Some single people are ashamed if they have any feelings of unhappiness about being single. They say that there has been a lot of pressure on them to feel that they should be just as happy being single as they are being part of a couple.
This was eloquently stated in a letter from a 39-year-old woman who has been divorced for five years after a 10-year marriage: "You sometimes print letters from your readers about how happy they are to be single and about the freedom and advantages of not being half of a couple. Well, great for them, but I hate being single. I am often miserable, depressed and lonely. I used to pretend otherwise, but I don't want to pretend anymore.
"For a while being single was adventurous. I discovered I could survive alone and travel by myself. I did lots of things with friends and found that I could handle different dating situations. And there's no question that I've grown in self-confidence and maturity because of it. But enough is enough.
"I'm annoyed when I read magazines and books that make you feel that if you don't like being single you're too needy and dependent. Sometimes your column does this. Some of your readers write that they don't need a relationship to be happy. Well, that's not me. How can I be happy when I don't have what I want more than anything--a loving partner? Isn't it OK for me to want that?"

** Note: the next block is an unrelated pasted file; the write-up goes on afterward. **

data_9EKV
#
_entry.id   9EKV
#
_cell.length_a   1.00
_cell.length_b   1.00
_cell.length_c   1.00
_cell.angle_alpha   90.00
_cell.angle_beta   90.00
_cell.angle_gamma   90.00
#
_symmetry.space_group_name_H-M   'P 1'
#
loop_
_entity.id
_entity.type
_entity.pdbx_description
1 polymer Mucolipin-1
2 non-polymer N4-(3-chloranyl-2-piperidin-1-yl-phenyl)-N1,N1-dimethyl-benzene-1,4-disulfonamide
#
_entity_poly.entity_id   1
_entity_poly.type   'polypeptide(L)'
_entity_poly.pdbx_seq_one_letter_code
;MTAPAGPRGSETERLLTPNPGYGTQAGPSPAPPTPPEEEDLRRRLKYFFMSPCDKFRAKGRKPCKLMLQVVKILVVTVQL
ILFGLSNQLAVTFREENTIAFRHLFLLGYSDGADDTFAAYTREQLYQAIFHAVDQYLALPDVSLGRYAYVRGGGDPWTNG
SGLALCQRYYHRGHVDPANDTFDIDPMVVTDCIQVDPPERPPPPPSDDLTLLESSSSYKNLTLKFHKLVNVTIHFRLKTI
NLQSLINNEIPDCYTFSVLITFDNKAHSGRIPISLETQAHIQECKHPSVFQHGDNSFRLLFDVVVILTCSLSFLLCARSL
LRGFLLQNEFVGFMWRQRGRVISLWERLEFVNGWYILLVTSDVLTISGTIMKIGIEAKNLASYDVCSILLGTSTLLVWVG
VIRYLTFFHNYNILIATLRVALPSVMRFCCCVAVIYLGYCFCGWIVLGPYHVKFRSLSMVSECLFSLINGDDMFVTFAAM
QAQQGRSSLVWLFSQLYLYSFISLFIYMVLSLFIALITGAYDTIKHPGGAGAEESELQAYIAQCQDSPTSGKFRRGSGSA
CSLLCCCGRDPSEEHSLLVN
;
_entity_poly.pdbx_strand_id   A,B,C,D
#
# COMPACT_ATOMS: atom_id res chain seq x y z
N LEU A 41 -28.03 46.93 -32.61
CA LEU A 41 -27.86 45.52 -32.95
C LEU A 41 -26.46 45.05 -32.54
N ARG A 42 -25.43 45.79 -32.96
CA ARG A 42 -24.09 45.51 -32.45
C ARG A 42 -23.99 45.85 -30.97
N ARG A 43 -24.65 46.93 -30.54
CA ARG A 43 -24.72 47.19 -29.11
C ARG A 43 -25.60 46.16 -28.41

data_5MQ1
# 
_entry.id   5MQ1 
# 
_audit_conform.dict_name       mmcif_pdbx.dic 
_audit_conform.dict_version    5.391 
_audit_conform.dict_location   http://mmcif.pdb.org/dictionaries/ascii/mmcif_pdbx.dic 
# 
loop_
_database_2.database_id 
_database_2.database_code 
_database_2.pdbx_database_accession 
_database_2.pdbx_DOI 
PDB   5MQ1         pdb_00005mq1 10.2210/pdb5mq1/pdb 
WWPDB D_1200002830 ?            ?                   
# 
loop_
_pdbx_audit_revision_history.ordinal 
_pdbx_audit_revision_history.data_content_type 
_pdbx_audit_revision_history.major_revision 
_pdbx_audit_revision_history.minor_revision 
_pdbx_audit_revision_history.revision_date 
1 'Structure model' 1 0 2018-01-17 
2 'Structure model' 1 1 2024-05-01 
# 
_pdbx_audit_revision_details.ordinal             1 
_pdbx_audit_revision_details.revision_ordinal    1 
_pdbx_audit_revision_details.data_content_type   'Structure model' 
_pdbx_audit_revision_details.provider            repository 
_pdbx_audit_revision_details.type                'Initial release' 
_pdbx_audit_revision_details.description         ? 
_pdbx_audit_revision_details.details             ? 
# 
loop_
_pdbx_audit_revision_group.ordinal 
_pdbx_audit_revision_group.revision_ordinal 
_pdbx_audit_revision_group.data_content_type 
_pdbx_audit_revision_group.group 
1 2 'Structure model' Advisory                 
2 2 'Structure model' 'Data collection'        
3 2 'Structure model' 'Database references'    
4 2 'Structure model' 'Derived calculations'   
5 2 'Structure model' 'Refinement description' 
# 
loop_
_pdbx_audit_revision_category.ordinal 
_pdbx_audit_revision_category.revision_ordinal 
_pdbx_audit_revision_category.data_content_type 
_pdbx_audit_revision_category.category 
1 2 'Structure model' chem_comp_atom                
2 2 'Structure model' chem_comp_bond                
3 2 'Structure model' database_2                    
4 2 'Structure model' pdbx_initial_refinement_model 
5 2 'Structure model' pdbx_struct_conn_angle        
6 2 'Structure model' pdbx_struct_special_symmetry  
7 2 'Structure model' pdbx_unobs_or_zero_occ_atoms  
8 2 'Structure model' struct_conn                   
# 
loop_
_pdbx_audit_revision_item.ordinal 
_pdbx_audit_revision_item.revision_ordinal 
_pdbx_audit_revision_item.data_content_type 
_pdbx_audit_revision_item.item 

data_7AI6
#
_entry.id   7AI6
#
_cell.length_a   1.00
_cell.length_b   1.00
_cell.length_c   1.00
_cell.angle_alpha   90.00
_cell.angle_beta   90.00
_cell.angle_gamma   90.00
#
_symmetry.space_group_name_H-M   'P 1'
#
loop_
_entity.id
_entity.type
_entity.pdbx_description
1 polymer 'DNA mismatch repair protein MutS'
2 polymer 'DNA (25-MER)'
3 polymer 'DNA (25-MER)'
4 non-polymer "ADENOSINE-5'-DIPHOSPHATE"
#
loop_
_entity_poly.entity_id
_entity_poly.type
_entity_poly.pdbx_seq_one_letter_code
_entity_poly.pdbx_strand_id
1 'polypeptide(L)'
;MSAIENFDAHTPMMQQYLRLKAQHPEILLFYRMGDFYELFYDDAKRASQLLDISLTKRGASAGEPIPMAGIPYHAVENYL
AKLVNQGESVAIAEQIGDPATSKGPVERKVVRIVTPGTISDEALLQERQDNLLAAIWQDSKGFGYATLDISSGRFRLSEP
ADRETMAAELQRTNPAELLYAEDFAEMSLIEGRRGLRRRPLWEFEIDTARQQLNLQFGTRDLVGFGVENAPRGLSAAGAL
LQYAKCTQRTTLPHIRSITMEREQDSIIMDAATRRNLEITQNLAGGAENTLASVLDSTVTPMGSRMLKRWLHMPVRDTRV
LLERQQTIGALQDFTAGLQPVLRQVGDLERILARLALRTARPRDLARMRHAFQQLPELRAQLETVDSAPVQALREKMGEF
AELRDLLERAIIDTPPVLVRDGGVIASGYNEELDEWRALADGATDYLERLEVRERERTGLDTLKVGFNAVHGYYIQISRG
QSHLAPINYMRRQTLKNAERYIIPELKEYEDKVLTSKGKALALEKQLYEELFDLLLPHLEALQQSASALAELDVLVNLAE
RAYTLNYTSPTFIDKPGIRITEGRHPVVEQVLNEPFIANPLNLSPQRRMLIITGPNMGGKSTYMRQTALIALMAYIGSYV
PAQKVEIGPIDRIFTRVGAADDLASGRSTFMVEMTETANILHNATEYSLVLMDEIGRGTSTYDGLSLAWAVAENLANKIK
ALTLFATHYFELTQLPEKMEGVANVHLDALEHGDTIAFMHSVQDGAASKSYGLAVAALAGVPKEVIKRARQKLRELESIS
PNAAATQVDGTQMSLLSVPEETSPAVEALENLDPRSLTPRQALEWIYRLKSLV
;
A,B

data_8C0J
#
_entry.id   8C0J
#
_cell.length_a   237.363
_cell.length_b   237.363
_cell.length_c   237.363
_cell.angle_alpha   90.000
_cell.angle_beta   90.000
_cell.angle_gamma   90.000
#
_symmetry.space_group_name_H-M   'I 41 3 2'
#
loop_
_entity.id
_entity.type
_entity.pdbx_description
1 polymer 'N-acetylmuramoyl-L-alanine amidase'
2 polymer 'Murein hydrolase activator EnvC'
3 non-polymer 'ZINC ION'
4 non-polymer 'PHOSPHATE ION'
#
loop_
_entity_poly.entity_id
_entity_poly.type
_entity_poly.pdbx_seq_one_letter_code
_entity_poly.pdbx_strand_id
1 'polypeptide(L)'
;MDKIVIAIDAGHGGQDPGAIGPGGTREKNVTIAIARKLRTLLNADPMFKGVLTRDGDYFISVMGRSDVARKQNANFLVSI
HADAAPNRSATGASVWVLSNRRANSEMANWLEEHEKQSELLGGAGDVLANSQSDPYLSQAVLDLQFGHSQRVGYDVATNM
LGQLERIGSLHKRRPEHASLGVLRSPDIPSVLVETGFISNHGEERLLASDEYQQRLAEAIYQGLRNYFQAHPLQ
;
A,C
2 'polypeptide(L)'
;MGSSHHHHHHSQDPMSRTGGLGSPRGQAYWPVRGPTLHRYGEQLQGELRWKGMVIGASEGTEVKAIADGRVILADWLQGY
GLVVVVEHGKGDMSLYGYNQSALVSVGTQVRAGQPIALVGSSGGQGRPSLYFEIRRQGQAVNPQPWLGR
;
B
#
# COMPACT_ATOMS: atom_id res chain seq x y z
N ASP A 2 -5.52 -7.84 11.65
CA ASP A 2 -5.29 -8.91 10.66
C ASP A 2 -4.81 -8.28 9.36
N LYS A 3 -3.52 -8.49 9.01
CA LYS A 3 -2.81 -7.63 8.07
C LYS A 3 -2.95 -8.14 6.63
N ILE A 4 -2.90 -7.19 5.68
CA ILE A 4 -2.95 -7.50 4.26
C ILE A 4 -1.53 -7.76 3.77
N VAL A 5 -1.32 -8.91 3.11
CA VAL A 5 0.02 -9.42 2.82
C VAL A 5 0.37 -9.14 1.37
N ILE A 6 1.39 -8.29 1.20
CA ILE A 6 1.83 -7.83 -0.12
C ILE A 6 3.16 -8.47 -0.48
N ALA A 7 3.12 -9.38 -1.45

I regret that this column has made anyone feel that something is wrong if they are not delighted about being single. I have often tried to counteract the feelings of failure some people have if they are not part of a couple. I have pointed out the irrationality of being ashamed of their single status, and in many columns have indicated that being single is no reflection on a person's adequacy or worth.
I have also written about many things single people can do to make their lives full, interesting and exciting. And certainly, I have quoted letters from people who prefer being single because it meets their needs.
I have also expressed concern for people who feel they can have no happiness or fulfillment in their lives unless they are part of a couple. When someone feels that they are nobody or that life is not worth living or find it hard to face another day because they are not involved with someone, this is a serious matter based on underrating themselves and what life has to offer.
But a large number of my single readers are neither happy nor desperately depressed about being unattached. Many would rather have a close, caring and lasting romantic involvement, but they do not feel it is the end of the world if they lack one. The absence of such a relationship stop does not stop them from enjoying life. Nevertheless, they admit that not having a good love relationship sometimes causes them to feel lonely and dissatisfied.
Questions about the singles life may be addressed to On Your Own, New York Times Syndication Sales Corp., 130 Park Ave., New York, N.Y. 10011.